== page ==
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Would you tell your child if you knew her friend was lying

Posted by on Feb. 10, 2013 at 6:47 PM
  • 10 Replies
I'm curious how to handle a situation. My dd is in mostly pre AP classes. Her middle school offers two GT classes: GT science and A GT class where they explore their imagination through technology and engineering. All other classes are considered on level or Pre AP.

They are signing up for next year and our neighbor's dd told my dd that she is in all GT classes and they are harder levels than pre AP. I know this to not be true. But I kind of feel that it doesn't matter. My daughter doesn't seem to have the impression that kids in pre AP classes are smarter than anyone, we have always said pre AP is for students that learn at a very fast pace and on level is just that, on level. I really don't know if it matters that the kid is telling others that she is part of a program that does not exist. I figure my dd and any other friend of this girl will figure out that there really is no GT program. Dd was looking over her options and she was looking for the GT classes. There are not any except the two I mentioned above. I just said 'I don't know' just sign up for the classes that are offered.

So would you let your kid in on that secret? Or just do what I did and not say anything? I figure the girl (I'm noticing she embellishes a lot) is just not wanting anyone to realize she is in on level classes which is silly. My Dd is happily taking on level science and social studies next year because she cannot balance ALL pre AP courses along with the dedication math is going to be next year. She is totally fine and happy with on level so to me it isn't a big deal. Just wondering what others would do.
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by on Feb. 10, 2013 at 6:47 PM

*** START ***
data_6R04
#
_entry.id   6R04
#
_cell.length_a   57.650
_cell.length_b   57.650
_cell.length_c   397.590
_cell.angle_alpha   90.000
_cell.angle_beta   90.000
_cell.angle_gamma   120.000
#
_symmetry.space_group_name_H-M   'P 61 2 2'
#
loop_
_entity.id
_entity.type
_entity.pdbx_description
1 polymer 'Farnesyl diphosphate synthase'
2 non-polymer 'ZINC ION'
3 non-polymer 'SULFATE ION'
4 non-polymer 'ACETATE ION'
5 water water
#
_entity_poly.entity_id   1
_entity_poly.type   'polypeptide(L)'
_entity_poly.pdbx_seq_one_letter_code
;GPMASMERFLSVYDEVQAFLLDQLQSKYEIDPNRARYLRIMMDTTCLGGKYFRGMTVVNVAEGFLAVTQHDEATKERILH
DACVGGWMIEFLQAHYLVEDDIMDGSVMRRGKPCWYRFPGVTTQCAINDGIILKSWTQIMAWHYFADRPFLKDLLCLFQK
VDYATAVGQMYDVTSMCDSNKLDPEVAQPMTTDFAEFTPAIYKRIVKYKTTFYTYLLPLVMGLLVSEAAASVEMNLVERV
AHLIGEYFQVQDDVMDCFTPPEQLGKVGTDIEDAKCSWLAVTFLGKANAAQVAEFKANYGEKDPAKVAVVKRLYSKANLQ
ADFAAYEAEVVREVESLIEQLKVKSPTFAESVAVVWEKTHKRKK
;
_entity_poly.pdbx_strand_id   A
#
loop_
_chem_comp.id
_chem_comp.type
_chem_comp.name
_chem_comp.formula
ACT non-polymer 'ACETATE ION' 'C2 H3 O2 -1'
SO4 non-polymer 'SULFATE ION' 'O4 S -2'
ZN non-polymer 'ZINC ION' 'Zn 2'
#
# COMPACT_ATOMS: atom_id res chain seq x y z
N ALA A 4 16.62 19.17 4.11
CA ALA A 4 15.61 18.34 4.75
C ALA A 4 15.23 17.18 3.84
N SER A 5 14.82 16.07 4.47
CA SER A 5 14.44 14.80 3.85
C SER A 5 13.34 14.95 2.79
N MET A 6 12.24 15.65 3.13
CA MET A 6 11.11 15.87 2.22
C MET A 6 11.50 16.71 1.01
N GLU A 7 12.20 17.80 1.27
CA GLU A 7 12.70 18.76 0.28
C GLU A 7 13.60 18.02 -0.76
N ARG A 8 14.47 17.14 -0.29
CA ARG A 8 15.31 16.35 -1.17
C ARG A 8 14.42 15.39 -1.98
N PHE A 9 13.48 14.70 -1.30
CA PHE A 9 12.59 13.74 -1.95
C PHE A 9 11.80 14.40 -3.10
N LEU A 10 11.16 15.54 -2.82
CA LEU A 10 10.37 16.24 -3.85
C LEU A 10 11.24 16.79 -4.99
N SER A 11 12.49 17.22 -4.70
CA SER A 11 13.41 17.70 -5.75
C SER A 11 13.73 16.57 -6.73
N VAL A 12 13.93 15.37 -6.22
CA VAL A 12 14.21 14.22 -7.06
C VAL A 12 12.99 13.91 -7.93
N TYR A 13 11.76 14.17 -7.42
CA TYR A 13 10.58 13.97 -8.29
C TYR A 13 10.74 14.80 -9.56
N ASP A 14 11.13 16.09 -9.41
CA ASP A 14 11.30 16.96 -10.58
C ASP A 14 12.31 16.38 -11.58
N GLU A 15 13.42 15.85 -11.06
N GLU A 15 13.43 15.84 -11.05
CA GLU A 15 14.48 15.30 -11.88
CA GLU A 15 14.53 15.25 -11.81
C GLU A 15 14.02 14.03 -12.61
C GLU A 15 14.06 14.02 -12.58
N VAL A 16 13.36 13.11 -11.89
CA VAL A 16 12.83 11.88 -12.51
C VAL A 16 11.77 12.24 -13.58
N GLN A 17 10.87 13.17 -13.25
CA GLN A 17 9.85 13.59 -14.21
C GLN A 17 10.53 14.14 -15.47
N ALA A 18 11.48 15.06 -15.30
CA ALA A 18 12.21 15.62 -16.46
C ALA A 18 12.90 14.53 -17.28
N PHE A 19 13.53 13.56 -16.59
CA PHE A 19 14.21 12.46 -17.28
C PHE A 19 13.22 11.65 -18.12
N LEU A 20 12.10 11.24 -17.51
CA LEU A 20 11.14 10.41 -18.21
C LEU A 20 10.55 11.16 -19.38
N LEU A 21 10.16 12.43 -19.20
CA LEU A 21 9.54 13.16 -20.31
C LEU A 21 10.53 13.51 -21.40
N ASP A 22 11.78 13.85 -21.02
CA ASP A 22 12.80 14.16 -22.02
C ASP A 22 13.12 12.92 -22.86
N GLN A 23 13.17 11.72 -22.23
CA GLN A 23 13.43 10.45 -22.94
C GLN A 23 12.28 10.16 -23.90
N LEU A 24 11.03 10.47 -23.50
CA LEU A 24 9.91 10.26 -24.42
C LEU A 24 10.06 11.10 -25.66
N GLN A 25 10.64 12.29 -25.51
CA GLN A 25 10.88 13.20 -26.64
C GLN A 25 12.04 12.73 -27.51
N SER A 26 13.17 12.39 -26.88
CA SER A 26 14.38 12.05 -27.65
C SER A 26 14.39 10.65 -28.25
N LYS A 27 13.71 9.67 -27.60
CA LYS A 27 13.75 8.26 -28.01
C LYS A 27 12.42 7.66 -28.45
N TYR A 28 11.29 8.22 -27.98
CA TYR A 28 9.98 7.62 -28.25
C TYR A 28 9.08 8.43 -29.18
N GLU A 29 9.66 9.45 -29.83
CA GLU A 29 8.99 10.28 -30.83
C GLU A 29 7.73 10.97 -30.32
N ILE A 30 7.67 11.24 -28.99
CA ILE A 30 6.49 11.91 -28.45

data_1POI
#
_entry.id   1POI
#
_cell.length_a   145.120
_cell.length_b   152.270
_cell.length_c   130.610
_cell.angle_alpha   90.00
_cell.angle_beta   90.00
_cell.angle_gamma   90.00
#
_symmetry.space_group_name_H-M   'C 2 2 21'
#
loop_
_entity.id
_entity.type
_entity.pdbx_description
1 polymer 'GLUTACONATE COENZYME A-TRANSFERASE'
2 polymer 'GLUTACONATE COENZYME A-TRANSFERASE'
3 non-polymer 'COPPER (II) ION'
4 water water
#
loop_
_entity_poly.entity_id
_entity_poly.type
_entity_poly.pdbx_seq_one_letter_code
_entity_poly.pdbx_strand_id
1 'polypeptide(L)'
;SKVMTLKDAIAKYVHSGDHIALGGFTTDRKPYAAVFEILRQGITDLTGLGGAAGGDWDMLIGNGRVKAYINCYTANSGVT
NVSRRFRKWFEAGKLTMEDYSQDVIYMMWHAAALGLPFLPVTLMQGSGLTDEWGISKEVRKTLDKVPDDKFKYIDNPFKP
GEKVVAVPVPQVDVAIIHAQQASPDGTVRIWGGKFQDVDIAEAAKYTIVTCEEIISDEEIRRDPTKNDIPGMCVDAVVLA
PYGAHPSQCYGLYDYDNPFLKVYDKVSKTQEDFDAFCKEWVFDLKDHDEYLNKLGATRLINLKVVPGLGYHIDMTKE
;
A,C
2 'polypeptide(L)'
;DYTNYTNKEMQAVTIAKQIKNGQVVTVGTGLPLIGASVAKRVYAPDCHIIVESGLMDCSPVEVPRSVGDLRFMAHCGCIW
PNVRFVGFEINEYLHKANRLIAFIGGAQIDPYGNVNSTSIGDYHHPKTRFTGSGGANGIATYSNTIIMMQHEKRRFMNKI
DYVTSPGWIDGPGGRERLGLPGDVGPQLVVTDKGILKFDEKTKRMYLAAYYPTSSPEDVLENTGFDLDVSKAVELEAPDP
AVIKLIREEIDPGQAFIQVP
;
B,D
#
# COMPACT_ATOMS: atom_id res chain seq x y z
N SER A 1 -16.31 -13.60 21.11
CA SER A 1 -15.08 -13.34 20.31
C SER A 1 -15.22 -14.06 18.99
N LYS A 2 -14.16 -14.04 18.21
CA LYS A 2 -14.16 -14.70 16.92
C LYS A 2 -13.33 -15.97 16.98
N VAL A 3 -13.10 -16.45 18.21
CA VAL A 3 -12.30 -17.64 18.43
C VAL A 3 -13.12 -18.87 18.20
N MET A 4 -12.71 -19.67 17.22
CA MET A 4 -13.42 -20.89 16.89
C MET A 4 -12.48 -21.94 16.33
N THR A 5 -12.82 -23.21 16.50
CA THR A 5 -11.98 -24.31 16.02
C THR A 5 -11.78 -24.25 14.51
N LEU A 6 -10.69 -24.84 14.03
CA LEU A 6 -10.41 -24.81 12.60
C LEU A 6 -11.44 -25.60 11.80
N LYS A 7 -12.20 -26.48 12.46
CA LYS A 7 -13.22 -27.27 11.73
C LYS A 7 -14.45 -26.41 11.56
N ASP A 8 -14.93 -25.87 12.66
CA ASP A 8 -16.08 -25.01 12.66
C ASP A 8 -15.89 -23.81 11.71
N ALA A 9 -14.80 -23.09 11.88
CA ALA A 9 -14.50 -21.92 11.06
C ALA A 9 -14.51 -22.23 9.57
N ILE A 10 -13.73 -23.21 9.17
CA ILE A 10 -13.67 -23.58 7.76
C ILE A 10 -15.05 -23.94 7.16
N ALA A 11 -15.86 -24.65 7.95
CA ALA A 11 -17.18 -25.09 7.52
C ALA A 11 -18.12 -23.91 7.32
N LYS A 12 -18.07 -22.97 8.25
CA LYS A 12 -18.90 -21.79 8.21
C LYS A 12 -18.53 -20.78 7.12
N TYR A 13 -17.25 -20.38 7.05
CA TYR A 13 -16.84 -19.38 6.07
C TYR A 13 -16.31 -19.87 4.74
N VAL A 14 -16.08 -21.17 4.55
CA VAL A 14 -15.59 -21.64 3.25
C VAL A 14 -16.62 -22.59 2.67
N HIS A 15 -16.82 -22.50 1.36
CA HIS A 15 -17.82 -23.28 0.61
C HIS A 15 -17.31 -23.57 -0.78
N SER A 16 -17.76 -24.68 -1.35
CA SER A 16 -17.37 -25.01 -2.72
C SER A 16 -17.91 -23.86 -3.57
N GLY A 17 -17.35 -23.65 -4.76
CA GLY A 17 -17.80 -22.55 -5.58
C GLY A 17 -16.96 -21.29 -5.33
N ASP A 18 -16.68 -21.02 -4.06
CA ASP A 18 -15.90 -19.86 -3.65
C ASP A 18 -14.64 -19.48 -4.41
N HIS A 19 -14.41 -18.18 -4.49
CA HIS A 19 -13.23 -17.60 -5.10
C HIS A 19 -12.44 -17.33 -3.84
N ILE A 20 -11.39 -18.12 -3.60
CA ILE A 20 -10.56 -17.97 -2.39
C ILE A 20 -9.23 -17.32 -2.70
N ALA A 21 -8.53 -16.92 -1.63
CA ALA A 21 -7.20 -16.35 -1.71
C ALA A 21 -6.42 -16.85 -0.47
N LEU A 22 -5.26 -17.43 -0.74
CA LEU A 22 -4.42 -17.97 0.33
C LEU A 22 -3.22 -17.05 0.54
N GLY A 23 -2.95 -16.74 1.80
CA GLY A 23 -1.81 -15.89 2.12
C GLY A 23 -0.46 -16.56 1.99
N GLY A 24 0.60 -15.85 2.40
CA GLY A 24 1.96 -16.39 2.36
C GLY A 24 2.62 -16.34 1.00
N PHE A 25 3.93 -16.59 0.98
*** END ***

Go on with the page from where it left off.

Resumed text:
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Replies (1-10):
RatherBeReading
by on Feb. 11, 2013 at 10:07 AM

I would just let it be. In the long run, it's not a big deal as the white lie doesn't actually hurt anyone. Your daughter will figure it out and decide if she wants to be friends with someone like that, or will think twice before believing anything she says in the future.

wakymom
by Silver Member on Feb. 11, 2013 at 10:12 AM

 I wouldn't say anything. Sounds like the sort of thing the girl will get called out on by peers.

 

 

 

 

 

VickyJoJo
by on Feb. 11, 2013 at 10:31 AM

I would not say anything.  Your daughter and her friends will eventually figure it out.  At that point, if she mentions it to you, you might want to have a conversation about why this child feels the need to embellish and how your daughter feels about it and wants to handle it.

momof2ex1
by Member on Feb. 11, 2013 at 10:51 AM
Thanks! I feel like I did the right thing by not 'calling her out'.. I think some lessons need to be learned on their own.
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Barabell
by Barbara on Feb. 11, 2013 at 10:52 AM

If my kid asked me about it, I would clarify the situation. Otherwise, I'd let it go.

Here, you have to pass a GT test to be in GT classes, and so not all the students can sign up for the classes. I have no idea if they are different than advanced, IB, or AP classes. I have never asked.

momof2ex1
by Member on Feb. 11, 2013 at 2:24 PM
In our district you apply for the GT program in elementary school. Once you are in GT, you are automatically placed in Pre AP classes in 6th grade. Pre AP is just one grade level ahead. So in 6th grade, you are doing 7th grade on level math. At a faster pace. There really is no GT program past 5th grade. I honestly just think that the friend feels that she isn't in the pre AP program and so her peers will think less of her. Maybe other kids feel that way but my dd does not. A lot of her friends are not in her classes.

Quoting Barabell:

If my kid asked me about it, I would clarify the situation. Otherwise, I'd let it go.

Here, you have to pass a GT test to be in GT classes, and so not all the students can sign up for the classes. I have no idea if they are different than advanced, IB, or AP classes. I have never asked.



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Barabell
by Barbara on Feb. 11, 2013 at 3:23 PM

Such a difference between boys and girls. My son is worried about being labeled a nerd, and if he was to lie either way, it would probably be to downplay his intelligence to avoid the nerd label.